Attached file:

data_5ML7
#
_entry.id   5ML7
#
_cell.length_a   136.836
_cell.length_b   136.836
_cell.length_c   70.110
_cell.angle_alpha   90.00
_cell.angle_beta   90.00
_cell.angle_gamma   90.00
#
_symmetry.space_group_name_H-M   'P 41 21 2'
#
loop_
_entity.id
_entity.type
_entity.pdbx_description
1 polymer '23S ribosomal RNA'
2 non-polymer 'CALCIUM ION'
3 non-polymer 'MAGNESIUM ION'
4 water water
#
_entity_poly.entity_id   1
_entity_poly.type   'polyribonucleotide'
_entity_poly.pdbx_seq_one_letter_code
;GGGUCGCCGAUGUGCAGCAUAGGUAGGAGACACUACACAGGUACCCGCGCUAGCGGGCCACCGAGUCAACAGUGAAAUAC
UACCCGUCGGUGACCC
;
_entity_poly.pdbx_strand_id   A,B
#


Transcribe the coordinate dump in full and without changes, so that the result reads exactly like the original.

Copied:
data_5ML7
#
_entry.id   5ML7
#
_cell.length_a   136.836
_cell.length_b   136.836
_cell.length_c   70.110
_cell.angle_alpha   90.00
_cell.angle_beta   90.00
_cell.angle_gamma   90.00
#
_symmetry.space_group_name_H-M   'P 41 21 2'
#
loop_
_entity.id
_entity.type
_entity.pdbx_description
1 polymer '23S ribosomal RNA'
2 non-polymer 'CALCIUM ION'
3 non-polymer 'MAGNESIUM ION'
4 water water
#
_entity_poly.entity_id   1
_entity_poly.type   'polyribonucleotide'
_entity_poly.pdbx_seq_one_letter_code
;GGGUCGCCGAUGUGCAGCAUAGGUAGGAGACACUACACAGGUACCCGCGCUAGCGGGCCACCGAGUCAACAGUGAAAUAC
UACCCGUCGGUGACCC
;
_entity_poly.pdbx_strand_id   A,B
#